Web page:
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Dubai Delays New Land Ownership Laws

by Lorys Charalambous, Tax-News.com, Cyprus

01 November 2006


The Dubai International Financial Centre Authority (DIFCA) has decided to extend the consultation period on the introduction of a new law guaranteeing ownership of freehold land and interest in land within the DIFC, due to "extensive public interest".

As a result, the public will have an additional 30 days to comment on the DIFC Real Property Law 2006 and the Strata Title Law 2006. The previous consultation period ran from 13 August until 13 September, 2006.

According to the DIFC, over 200 submissions were received during the initial consultation period, and many proposals were incorporated into the revised versions of the laws.

The Real Property Law will allow companies and individuals to hold freehold ownership of real estate within the Dubai International Financial Centre. It is based on the underlying principles of English common law, but also incorporates the Torrens system of land registration, well known in countries such as Australia, New Zealand, Canada and Singapore.

Under the Real Property Law, land transactions are registered in a central register administered in the DIFC. Once registered, the Law certifies them to be fully effective. Unlike some other systems of land registration, title interests registered under the Real Property Law are “indefeasible”. In practical terms, this means that persons buying real estate in the DIFC, or, lending on the security of real estate in the DIFC, or taking a lease of real estate in the DIFC, can be assured that their investment is backed by the full protection of the Law.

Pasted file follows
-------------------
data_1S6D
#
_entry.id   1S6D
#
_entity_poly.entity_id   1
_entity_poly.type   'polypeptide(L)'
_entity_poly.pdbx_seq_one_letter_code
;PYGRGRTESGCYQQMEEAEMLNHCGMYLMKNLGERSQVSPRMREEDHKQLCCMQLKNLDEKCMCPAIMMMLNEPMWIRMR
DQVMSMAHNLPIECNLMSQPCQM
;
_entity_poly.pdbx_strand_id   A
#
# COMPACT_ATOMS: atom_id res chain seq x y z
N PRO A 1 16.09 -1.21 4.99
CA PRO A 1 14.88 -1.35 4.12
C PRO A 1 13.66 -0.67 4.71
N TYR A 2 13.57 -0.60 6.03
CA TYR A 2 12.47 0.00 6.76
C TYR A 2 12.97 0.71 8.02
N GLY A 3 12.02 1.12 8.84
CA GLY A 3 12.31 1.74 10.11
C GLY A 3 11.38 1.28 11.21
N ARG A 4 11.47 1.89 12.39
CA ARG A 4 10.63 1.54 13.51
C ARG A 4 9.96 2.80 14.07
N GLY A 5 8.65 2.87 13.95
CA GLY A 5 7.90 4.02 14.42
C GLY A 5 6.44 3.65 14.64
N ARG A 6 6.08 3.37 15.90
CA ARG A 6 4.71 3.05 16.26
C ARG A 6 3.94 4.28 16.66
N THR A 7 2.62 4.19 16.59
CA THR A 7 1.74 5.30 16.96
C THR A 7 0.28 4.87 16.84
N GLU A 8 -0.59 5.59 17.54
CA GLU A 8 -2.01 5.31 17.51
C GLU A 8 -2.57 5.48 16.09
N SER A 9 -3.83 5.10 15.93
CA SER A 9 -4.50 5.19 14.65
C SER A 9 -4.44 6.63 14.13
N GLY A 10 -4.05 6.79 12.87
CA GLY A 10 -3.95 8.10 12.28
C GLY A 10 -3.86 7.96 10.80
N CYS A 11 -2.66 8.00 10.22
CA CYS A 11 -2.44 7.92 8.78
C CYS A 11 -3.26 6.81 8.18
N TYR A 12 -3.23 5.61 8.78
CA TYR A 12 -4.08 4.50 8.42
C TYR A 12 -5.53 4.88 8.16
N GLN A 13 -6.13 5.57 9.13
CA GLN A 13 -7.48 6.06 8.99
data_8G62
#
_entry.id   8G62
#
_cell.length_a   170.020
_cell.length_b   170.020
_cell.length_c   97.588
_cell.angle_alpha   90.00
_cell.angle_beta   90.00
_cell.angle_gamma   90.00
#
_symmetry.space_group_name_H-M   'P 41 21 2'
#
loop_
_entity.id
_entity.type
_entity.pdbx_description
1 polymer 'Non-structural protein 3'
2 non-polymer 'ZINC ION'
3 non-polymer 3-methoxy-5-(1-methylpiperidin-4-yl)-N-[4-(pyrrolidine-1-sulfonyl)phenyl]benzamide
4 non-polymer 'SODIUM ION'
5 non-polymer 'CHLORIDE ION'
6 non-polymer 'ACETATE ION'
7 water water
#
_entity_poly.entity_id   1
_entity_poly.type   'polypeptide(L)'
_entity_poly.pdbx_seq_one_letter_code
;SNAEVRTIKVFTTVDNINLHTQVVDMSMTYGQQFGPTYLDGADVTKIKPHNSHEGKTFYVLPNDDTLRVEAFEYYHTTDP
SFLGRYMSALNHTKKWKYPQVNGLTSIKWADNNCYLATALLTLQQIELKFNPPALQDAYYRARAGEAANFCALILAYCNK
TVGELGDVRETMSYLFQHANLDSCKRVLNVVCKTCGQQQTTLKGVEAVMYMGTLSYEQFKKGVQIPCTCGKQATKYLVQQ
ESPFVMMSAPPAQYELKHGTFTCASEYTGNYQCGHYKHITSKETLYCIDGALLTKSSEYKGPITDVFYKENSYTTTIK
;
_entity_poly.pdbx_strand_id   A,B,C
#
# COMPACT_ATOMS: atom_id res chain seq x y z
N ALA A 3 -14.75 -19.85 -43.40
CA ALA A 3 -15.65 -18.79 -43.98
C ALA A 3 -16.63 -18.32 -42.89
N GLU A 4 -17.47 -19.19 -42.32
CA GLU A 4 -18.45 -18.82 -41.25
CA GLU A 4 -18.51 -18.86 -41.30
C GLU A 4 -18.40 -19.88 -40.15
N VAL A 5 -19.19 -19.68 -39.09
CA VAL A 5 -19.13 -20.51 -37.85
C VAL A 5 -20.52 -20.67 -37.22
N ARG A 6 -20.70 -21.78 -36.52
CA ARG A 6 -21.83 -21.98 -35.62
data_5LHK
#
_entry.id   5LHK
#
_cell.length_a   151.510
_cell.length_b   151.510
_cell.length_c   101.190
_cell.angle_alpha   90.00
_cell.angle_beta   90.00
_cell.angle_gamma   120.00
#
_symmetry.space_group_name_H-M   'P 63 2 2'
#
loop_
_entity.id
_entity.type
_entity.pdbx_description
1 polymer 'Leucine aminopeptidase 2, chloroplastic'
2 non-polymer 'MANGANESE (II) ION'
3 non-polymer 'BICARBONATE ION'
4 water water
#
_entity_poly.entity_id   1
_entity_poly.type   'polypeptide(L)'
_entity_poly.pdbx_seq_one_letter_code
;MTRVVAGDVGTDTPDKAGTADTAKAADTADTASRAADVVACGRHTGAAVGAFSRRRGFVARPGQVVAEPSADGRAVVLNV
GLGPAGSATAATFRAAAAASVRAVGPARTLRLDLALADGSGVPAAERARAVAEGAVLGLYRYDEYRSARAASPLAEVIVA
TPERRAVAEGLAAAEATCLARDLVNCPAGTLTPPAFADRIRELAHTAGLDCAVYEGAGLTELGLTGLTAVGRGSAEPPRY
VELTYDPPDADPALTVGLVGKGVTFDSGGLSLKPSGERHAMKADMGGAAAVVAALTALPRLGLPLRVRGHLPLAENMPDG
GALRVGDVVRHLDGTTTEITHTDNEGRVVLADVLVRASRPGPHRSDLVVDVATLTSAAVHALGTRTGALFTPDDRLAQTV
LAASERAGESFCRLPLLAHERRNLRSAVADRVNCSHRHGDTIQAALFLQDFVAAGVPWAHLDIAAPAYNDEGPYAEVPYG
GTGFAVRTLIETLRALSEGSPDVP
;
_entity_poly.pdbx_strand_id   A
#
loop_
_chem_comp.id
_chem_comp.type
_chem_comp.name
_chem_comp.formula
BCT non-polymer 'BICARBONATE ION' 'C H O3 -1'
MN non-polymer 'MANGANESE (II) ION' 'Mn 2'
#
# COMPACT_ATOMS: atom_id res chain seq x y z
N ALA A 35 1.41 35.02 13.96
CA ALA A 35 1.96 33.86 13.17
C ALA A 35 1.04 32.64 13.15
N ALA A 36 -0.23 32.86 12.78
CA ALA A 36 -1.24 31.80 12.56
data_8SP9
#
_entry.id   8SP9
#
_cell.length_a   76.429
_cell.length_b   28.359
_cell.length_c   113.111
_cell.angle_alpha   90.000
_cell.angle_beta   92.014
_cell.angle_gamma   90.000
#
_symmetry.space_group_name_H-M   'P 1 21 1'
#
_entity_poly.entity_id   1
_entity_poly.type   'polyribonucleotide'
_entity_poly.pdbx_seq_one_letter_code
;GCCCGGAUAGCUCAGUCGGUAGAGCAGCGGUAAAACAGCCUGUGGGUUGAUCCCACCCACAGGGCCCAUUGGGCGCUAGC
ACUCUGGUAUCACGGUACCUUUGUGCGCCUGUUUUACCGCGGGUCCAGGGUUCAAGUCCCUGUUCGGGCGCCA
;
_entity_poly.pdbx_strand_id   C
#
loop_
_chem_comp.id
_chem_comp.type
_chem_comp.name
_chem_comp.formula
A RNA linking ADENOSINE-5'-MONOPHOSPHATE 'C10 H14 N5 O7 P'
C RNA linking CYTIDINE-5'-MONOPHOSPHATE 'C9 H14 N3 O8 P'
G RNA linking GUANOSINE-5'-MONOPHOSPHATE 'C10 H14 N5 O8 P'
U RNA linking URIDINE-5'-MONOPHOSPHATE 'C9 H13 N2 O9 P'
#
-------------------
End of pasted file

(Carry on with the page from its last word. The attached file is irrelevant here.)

The Strata Title Law establishes a system of guaranteed freehold title to units in buildings in the DIFC. It is based on the system originally developed in Australia, but now in use in many countries around the world, including Singapore. The Law combines the benefits of guaranteed title under the Real Property Law with an administrative structure designed to handle the day-to-day management of buildings. It will help overcome the complexities of co-owners association constitutions, master community declarations, and the like, by introducing a simple but comprehensive system of rights and responsibilities. It incorporates many of the key concepts of existing co-owners association arrangements already in use in Dubai, but simplifies them and adds a title guarantee.

The DIFC says that when introduced, the new laws will provide an internationally proven system of and registration and real property ownership, in line with the DIFC’s mission to become one of the world's leading international financial centres.

The laws will be enacted by the Ruler of Dubai, Sheikh Mohammed Bin Rashid Al Maktoum after the extended consulation has been concluded.


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